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How to Protect Your Brand Through Pricing

It can be nearly impossible to simply slap the perfect price on an item that you put your blood, sweat, and tears into. However, the price you choose can make a profound impact on how your product is received by retailers and consumers alike. You want the price to add value to your brand, but you don’t want to scare retailers away from purchasing your products.

Prices are incredibly important, but they’re far from concrete. Just as retailers can keep their prices flexible to accommodate changes in demand, you too can change your prices. You can use this ability to your advantage as your product matures, and use it to protect your brand.

Your price doesn’t have to stay at the same level as when you introduced it to the market. As your brand ages, you’re going to want to make sure your prices are in-line with your brand’s value. This is because it’s hard to protect your brand in this hyper-competitive eCommerce landscape. Retailers are constantly slashing prices to win sales, so you need to build pricing strategies to protect your brand against rampant price wars.

Different strategies are going to warrant different prices, and prices will vary between different product verticals. However, the strategies at their foundation are the same for all kinds of products, and can be successful in various industries. Here are a few ways you can make sure your brand is protected through your pricing:

Market Penetration Pricing

Market penetration pricing is a strategy in which a manufacturer introduces an item at a price that is relatively lower than competitors. That way you can draw eyes onto your brand as you’re introducing it. It’s useful for brands looking to establish a presence with high sales volume. Once you reach your desired sales volume, you can slowly increase your item’s price over time to make up for any margins you may have lost when introducing it.

This strategy is useful for brands looking to convey value with their prices. It can help you become known as a brand that is less expensive than the rest, and the low price will help you gain quite a bit of traction with consumers. But you have to keep your distance from competitor prices for awhile before you can increase yours again. It’s still important to own your value identity to keep customers and retailers loyal.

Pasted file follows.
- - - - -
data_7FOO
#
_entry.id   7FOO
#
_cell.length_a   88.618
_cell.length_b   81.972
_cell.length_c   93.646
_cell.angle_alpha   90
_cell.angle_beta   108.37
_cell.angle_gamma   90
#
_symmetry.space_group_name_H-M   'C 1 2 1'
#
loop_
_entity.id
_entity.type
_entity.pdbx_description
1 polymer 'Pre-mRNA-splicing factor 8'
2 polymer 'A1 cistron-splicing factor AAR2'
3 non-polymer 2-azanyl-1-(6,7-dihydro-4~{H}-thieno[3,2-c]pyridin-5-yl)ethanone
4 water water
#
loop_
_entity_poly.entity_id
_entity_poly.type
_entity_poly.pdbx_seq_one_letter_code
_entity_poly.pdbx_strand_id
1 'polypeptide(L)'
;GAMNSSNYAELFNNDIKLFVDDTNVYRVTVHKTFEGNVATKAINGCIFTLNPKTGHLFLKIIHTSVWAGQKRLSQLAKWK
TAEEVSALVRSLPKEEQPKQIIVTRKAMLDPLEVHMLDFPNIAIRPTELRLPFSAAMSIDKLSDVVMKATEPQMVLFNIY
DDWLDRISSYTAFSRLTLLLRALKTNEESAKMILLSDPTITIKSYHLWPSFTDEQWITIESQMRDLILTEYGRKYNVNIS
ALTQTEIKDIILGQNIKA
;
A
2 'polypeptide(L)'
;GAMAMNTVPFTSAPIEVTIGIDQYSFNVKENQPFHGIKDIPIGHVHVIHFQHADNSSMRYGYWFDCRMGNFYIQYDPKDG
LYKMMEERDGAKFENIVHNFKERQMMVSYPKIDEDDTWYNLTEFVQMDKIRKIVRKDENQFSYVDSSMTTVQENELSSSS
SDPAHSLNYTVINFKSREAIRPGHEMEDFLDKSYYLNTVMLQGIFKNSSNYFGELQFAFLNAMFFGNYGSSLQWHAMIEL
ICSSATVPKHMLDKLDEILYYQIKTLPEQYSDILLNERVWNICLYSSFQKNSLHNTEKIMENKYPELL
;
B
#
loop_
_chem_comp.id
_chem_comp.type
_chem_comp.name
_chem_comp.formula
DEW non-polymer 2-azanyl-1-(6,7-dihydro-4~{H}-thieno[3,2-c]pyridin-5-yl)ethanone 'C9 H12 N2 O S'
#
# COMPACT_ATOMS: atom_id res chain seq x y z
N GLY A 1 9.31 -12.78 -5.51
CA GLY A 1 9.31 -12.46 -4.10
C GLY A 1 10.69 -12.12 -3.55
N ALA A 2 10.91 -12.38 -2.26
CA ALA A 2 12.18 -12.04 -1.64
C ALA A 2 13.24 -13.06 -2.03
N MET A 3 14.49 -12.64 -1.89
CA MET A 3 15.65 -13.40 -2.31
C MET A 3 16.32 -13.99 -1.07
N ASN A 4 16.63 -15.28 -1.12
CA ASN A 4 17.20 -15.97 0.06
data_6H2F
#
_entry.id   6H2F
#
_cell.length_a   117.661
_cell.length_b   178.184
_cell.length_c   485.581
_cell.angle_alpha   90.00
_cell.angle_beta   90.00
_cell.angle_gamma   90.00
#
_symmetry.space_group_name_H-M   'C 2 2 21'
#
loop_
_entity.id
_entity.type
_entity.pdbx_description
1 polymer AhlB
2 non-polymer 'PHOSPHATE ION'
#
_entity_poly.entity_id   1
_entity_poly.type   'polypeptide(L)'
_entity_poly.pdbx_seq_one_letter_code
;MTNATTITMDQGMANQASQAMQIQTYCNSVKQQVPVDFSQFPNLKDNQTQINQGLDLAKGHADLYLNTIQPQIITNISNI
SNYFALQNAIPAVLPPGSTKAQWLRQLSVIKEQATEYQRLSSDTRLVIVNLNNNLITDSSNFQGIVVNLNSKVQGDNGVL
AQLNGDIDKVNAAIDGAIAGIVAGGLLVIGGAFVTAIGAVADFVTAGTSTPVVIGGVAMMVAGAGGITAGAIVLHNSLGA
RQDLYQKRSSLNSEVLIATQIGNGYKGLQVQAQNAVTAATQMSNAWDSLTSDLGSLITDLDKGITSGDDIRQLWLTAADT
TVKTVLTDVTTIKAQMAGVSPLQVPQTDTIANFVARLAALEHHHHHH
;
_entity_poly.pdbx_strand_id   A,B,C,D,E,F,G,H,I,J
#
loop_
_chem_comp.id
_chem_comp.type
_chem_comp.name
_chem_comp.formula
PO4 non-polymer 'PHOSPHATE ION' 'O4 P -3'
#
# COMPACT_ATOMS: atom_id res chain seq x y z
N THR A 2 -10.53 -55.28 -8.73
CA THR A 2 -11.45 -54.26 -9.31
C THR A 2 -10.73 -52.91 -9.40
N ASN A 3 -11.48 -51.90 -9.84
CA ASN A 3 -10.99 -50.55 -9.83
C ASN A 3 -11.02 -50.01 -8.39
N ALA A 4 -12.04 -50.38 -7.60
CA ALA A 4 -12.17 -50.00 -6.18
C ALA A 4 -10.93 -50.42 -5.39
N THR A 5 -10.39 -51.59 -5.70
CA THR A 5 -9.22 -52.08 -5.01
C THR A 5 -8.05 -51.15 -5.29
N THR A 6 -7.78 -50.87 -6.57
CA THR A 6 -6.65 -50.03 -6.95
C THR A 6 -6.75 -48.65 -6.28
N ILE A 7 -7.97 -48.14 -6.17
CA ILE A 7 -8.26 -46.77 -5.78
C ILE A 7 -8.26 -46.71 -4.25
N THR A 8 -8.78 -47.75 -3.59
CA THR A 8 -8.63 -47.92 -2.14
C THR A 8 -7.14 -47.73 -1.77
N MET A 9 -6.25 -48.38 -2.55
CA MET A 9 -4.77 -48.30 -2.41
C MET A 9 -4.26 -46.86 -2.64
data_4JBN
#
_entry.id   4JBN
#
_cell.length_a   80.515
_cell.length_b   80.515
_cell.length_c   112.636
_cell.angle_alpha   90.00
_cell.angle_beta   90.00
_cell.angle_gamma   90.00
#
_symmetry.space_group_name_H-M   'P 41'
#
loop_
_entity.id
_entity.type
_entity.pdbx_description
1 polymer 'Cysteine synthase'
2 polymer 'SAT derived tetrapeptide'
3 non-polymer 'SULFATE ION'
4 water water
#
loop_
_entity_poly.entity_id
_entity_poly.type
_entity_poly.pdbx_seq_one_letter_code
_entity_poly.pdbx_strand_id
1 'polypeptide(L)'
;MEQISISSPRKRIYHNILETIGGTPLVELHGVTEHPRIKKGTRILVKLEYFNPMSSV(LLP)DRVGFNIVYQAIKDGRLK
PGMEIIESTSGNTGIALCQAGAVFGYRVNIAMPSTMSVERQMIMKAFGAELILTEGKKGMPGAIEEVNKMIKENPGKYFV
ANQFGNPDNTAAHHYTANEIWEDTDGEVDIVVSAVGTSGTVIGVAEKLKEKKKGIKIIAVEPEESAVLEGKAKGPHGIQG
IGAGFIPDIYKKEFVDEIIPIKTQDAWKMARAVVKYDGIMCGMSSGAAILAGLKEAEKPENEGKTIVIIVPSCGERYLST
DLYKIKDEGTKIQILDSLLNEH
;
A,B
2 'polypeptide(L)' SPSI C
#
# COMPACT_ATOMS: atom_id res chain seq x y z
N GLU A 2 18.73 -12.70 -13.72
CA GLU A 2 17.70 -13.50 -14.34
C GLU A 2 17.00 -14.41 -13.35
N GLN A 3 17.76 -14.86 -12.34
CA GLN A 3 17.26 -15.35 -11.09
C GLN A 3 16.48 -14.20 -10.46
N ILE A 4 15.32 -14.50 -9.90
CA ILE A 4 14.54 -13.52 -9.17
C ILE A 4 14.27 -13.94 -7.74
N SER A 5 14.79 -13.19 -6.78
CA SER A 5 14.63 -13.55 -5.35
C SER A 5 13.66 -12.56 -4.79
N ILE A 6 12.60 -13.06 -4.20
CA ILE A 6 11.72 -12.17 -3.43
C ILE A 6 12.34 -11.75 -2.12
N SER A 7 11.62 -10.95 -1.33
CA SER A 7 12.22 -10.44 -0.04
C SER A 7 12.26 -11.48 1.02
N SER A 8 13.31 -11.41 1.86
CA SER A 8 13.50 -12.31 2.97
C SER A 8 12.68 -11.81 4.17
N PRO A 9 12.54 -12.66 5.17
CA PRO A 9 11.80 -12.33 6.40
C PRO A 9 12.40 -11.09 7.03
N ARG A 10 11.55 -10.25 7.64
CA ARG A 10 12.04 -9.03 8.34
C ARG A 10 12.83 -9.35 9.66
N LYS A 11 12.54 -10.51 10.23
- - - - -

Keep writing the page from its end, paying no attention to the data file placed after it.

Market Skimming Pricing

Market skimming pricing is kind of the opposite of market penetration. When a brand is involved with market skimming, they price their products at the highest initial price that consumers will pay. From there, they will slowly start marking down their products over time to attract shoppers that aren’t willing to pay top dollar.

This strategy can be useful for a brand that is looking to establish a luxurious brand image. It will also work well in a vertical that generally charges high prices as well, that way you won’t stick out like a sore thumb. And if you wish to attract more price-conscious consumers, you can lower your price over time. However, if you wish to stay at the top of your price range, there are ways to make sure you maintain this brand identity.


MAP Policies

Minimum advertised price (MAP) policies establish a price floor to keep your price from dropping at the hands of a retailer. That way you can still keep an eye on your resellers’ pricing processes and keep your prices within your desired range. Price is a huge influence on purchase decision, and since retailers are trying harder and harder every day to stay competitive, they drop prices. This can hurt your brand, especially if you want your price to help influence your value.

Unfortunately, retailers violate MAP policies pretty frequently. Luckily, there are ways you can monitor your prices to make sure your MAP is upheld. Price monitoring software can help you keep an eye on your entire reseller network. Automated monitoring can send you alerts as soon as your MAP is violated, and from there you can take action to make sure they don’t violate again.

These strategies and tactics are subjective based on your vertical. A value brand is not always going to want to follow the same strategy as a luxury brand. Before understanding your flexibility with your prices, you need to learn your demand elasticity. Understanding how consumers react to your price changes can help you optimize your prices in the future. And this will lead to a strong pricing strategy that will protect your brand.

Contributing Writer: Brian Smyth

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Min-Jee Hwang

Min-Jee is the former Director of Marketing at Wiser. She has extensive experience working with SaaS companies and holds a BA from Carnegie Mellon University and an MBA from NYU Stern.

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